Turner, Jacci. Bio. The Official Website of Jacci Turner. 2011. 22 Apr 2014

Janice Oberding | Nevada Writer

I’ve always been fascinated with our state’s rich history, especially as it pertains to true crime, the unusual and the paranormal. 1. Haunted Nevada, which focuses on the history and paranormal of Nevada. 2. Under a Cruel Moon; Floyd Loveless’ Story, Floyd Loveless was the youngest person ever executed by the state of Nevada (Sept 29, 1944) I was intrigued by this story. Research on this book included several interviews with his friends and family members, his attorney, court records personal letters, and a visit to Indiana. 3. Goldfield Its History and Hauntings, A history of Goldfield, the legends and the ghosts who supposedly haunted the Goldfield Hotel.4. Legends and Ghosts of the Lake Tahoe Area, history, including Donner Party, Marilyn Monroe and the ghosts of Tahoe. 5. Infamous Reno, Offbeat crimes and history of Reno.6. Ghosthunters’ Guide to Virginia City, the history and ghosts of Virginia City from the Comstock discovery to the present and the ghosts who are said to haunt certain buildings in the town. 7.The Haunting of Las Vegas, history of Las Vegas from the Lost City to Bugsy Siegel, Elvis and Liberace, and of course the ghosts who haunt the city.

Kaaren Thomas and AJ Hicks | Fortune’s Trail

Fortune’s Trail often leads to unlikely destinations.

Nevada gained statehood only because of its silver reserves. Otherwise
it was a wasteland, a haven for vices of all kinds, attracting misfits, outcasts
and ne’er-do-wells.

Some will win, some will lose.  Together they helped build one of America’s greatest cities. This is their story.

Like the characters in their novel, Kaaran Thomas and A.J. (“Bud”) Hicks have built their futures in Nevada. Attorneys with preeminent Nevada law firm McDonald Carano Wilson, they are among the state’s best know and most-respected lawyers in corporate restructuring and gaming.

Kristen Simmons | Nevada Writer

I was raised in Reno, Nevada—just below Lake Tahoe in the Sierra Nevada Mountains—with horses and dogs and Red Angus cattle. When I was little I had a colorful imagination (read: I was a cheerful liar), and loved to write stories.

I attended several colleges in several states before finally graduating with a B.A. in psychology and a master’s in social work from the University of Nevada. A passion for helping survivors of trauma and abuse led me to become a mental health therapist. An addiction to all things chocolate led me to become a Jazzercise instructor. And a love for the written word led me to where I am today.

Simmons, Kristen. About the Author | Kristen Simmons. Kristen Simmons, author of the Article 5 Series. 2001. 22 Apr 2014.

Land of the Buckaroo: Historic Ranches of Western Nevada | by Holly Walton-Buchanan

The iconic American cowboy has roots that go way back to Spain in the Dark Ages, when wild horses and cattle were first domesticated. When the Conquistadores arrived in the New World in the 1500s, they brought with them herds of livestock that later became the mainstay of the economy of the American West. In the 1850s, Carson Valley attracted mostly Scandinavian and German immigrants, such as Fred Dangberg and Augustus Dressler, while the Truckee Meadows was settled mainly by Easterners and Midwesterners, such as Peleg Brown, Granville Huffaker and Grove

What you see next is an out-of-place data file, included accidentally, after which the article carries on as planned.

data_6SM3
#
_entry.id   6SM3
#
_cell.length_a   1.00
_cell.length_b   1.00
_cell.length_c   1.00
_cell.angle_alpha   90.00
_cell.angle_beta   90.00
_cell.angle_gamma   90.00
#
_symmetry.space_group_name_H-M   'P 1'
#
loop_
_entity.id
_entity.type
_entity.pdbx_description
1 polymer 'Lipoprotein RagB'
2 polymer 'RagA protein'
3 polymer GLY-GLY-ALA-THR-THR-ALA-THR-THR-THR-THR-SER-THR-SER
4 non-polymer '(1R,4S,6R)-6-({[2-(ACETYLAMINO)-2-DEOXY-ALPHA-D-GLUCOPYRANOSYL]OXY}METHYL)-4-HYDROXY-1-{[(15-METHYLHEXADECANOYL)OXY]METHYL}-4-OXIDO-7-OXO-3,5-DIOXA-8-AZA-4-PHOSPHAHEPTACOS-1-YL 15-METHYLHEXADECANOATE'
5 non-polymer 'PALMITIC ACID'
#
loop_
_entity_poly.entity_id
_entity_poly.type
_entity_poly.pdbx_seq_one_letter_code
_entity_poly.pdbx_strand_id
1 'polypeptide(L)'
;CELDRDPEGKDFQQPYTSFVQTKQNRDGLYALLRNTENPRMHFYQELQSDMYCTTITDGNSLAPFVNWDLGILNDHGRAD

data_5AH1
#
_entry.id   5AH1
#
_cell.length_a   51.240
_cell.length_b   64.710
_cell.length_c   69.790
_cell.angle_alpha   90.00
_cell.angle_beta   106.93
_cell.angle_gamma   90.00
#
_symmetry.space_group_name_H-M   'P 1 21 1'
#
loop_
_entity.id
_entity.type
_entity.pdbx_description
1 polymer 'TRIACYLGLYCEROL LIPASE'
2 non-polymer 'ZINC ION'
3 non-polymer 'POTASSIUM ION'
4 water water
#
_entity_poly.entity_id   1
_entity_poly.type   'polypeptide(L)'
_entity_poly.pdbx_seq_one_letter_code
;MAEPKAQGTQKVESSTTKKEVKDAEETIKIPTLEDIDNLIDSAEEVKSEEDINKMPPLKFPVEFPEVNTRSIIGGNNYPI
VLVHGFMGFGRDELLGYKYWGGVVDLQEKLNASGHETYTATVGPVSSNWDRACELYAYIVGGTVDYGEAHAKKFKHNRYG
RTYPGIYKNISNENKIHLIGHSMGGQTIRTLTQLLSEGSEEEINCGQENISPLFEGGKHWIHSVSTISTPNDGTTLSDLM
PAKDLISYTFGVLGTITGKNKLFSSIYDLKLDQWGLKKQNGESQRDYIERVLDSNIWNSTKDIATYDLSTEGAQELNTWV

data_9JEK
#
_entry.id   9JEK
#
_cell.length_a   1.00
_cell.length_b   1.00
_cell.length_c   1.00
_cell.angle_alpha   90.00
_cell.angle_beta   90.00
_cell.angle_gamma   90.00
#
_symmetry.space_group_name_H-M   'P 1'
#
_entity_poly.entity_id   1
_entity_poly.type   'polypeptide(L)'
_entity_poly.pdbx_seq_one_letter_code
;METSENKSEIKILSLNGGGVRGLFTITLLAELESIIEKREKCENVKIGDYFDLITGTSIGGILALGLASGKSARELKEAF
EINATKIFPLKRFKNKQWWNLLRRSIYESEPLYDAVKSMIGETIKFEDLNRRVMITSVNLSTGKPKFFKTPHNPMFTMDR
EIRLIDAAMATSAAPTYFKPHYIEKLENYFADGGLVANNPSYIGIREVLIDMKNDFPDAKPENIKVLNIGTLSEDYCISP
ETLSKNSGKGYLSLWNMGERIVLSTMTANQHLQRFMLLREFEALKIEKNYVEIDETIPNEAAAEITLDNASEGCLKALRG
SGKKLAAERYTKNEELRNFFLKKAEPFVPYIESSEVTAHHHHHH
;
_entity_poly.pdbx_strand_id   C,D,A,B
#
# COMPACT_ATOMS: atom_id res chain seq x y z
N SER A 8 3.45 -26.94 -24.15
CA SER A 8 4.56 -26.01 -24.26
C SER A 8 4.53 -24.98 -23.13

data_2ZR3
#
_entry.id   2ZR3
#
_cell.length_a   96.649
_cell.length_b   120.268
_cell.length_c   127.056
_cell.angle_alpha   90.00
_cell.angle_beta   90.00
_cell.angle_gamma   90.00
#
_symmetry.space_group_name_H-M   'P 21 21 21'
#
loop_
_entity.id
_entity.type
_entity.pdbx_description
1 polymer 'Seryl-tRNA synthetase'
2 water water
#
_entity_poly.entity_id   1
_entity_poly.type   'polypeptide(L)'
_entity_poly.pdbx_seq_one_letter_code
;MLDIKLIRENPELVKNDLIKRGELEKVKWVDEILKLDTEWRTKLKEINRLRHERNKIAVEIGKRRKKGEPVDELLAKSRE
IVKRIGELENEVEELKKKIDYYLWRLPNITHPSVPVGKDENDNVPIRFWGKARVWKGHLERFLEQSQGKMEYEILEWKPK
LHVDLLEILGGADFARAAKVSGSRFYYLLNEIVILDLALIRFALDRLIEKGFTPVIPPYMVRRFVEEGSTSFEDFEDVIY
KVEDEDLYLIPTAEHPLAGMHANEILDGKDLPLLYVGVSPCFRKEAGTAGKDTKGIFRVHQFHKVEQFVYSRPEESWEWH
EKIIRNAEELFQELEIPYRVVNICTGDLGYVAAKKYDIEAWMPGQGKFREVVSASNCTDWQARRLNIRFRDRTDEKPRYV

Holcomb. By the turn of the century, Italians had arrived. Louis Damonte was one such example: The once-penniless, illiterate teenager ended up owning over 7,000 acres of fertile farmland in the Truckee Meadows, including the iconic Brown ranch house built in 1864. Many descendants of those pioneer ranches assisted with this book, offering stories and photographs that help tell their fascinating story.

Walton-Buchanan, Holly. Land of the Buckaroo: Historic Ranches of Western Nevada. Jack Bacon & Company, 2013. Print

LOGAN: The Honorable Life and Scandalous Death of a Western Lawman | by Jackie Boor

LOGAN chronicles the dramatic events surrounding the killing of Nye County Sheriff Tom Logan on April 7, 1906. Dressed only in a nightshirt and unarmed, the father of eight children was shot five times after ejecting an unruly gambler from the Jewel, a house of ill-fame in Manhattan, Nevada. Three months later his once-doomed killer was acquitted. Born in Washoe County in 1861, Logan helped early Tonopah earn its reputation as being one of the most peaceable boomtowns in history. During that time, his life became entwined with many fascinating characters, including Jim Butler, Jack Longstreet, Tasker Oddie, John Sparks, Judge Peter Breen, “Diamondfield Jack” Davis, the Pittman brothers, George Wingfield, and future U.S. Senator, Patrick McCarran. With nearly 100 photos and maps, and more than a dozen period poems, “LOGAN is Nevada history at its best,” states former state archivist Guy Rocha. “….but Logan’s great-granddaughter has given the reader something more. Her rigorous research and engaging writing underscore her personal odyssey to find the truth for generations of her family confused and haunted by Logan’s controversial and untimely demise.”

Mark Twain | Nevada Writer

Mark Twain Lived in Nevada from 1861-1864, historians like Peter Messent consider this “the third major formulative periods of Mark’s career” becuase of the diverse individuals and rich experiences Twain found in Nevada. He was the city editor for a newspaper called Virginia City Daily Territorial Enterprise. It was in Nevada that he first used the pen name, Mark Twain. Mark Twain is best known for writing The Adventures of Tom Sawyer (1876) and Adventures of Huckleberry Finn (1885).